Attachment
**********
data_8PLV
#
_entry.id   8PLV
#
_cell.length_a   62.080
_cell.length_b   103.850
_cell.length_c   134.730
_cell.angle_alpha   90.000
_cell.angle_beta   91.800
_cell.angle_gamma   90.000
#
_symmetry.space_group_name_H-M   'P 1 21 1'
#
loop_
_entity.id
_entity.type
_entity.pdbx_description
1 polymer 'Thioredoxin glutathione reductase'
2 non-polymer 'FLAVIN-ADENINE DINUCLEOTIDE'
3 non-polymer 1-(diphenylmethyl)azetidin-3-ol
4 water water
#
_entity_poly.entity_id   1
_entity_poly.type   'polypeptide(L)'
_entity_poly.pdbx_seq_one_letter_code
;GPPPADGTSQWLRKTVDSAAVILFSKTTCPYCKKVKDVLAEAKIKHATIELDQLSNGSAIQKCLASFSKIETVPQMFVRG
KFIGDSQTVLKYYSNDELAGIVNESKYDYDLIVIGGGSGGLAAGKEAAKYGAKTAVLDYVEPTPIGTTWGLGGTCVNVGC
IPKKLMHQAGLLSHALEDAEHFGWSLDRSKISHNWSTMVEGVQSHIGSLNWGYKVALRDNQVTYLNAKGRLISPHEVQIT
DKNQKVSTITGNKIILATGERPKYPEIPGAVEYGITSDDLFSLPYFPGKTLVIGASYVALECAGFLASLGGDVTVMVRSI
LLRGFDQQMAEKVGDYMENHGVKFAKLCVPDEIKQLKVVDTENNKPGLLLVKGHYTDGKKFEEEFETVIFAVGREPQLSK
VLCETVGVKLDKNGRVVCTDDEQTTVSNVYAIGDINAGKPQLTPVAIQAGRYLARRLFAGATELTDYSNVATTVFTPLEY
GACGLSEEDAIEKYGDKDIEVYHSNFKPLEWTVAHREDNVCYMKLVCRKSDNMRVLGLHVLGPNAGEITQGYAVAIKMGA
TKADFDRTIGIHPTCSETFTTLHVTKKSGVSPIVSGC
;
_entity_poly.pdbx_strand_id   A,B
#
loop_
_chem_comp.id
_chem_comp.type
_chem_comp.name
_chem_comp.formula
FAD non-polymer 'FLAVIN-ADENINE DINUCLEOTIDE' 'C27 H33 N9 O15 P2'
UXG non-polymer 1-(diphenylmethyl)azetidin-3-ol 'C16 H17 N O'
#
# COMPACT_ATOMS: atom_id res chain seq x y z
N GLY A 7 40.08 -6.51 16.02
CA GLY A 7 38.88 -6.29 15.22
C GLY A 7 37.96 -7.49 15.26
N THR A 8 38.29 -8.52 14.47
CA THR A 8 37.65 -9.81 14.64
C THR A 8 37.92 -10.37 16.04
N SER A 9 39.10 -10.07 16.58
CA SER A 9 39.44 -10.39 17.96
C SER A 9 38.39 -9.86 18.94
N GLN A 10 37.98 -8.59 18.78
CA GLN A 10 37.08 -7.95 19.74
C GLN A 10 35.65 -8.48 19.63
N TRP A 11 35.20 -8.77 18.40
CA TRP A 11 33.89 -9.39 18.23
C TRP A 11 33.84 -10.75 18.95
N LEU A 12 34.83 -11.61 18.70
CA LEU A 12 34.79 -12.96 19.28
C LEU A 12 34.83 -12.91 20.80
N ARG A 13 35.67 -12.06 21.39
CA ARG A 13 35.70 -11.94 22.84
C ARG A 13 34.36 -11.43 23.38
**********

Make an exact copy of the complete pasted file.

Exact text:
data_8PLV
#
_entry.id   8PLV
#
_cell.length_a   62.080
_cell.length_b   103.850
_cell.length_c   134.730
_cell.angle_alpha   90.000
_cell.angle_beta   91.800
_cell.angle_gamma   90.000
#
_symmetry.space_group_name_H-M   'P 1 21 1'
#
loop_
_entity.id
_entity.type
_entity.pdbx_description
1 polymer 'Thioredoxin glutathione reductase'
2 non-polymer 'FLAVIN-ADENINE DINUCLEOTIDE'
3 non-polymer 1-(diphenylmethyl)azetidin-3-ol
4 water water
#
_entity_poly.entity_id   1
_entity_poly.type   'polypeptide(L)'
_entity_poly.pdbx_seq_one_letter_code
;GPPPADGTSQWLRKTVDSAAVILFSKTTCPYCKKVKDVLAEAKIKHATIELDQLSNGSAIQKCLASFSKIETVPQMFVRG
KFIGDSQTVLKYYSNDELAGIVNESKYDYDLIVIGGGSGGLAAGKEAAKYGAKTAVLDYVEPTPIGTTWGLGGTCVNVGC
IPKKLMHQAGLLSHALEDAEHFGWSLDRSKISHNWSTMVEGVQSHIGSLNWGYKVALRDNQVTYLNAKGRLISPHEVQIT
DKNQKVSTITGNKIILATGERPKYPEIPGAVEYGITSDDLFSLPYFPGKTLVIGASYVALECAGFLASLGGDVTVMVRSI
LLRGFDQQMAEKVGDYMENHGVKFAKLCVPDEIKQLKVVDTENNKPGLLLVKGHYTDGKKFEEEFETVIFAVGREPQLSK
VLCETVGVKLDKNGRVVCTDDEQTTVSNVYAIGDINAGKPQLTPVAIQAGRYLARRLFAGATELTDYSNVATTVFTPLEY
GACGLSEEDAIEKYGDKDIEVYHSNFKPLEWTVAHREDNVCYMKLVCRKSDNMRVLGLHVLGPNAGEITQGYAVAIKMGA
TKADFDRTIGIHPTCSETFTTLHVTKKSGVSPIVSGC
;
_entity_poly.pdbx_strand_id   A,B
#
loop_
_chem_comp.id
_chem_comp.type
_chem_comp.name
_chem_comp.formula
FAD non-polymer 'FLAVIN-ADENINE DINUCLEOTIDE' 'C27 H33 N9 O15 P2'
UXG non-polymer 1-(diphenylmethyl)azetidin-3-ol 'C16 H17 N O'
#
# COMPACT_ATOMS: atom_id res chain seq x y z
N GLY A 7 40.08 -6.51 16.02
CA GLY A 7 38.88 -6.29 15.22
C GLY A 7 37.96 -7.49 15.26
N THR A 8 38.29 -8.52 14.47
CA THR A 8 37.65 -9.81 14.64
C THR A 8 37.92 -10.37 16.04
N SER A 9 39.10 -10.07 16.58
CA SER A 9 39.44 -10.39 17.96
C SER A 9 38.39 -9.86 18.94
N GLN A 10 37.98 -8.59 18.78
CA GLN A 10 37.08 -7.95 19.74
C GLN A 10 35.65 -8.48 19.63
N TRP A 11 35.20 -8.77 18.40
CA TRP A 11 33.89 -9.39 18.23
C TRP A 11 33.84 -10.75 18.95
N LEU A 12 34.83 -11.61 18.70
CA LEU A 12 34.79 -12.96 19.28
C LEU A 12 34.83 -12.91 20.80
N ARG A 13 35.67 -12.06 21.39
CA ARG A 13 35.70 -11.94 22.84
C ARG A 13 34.36 -11.43 23.38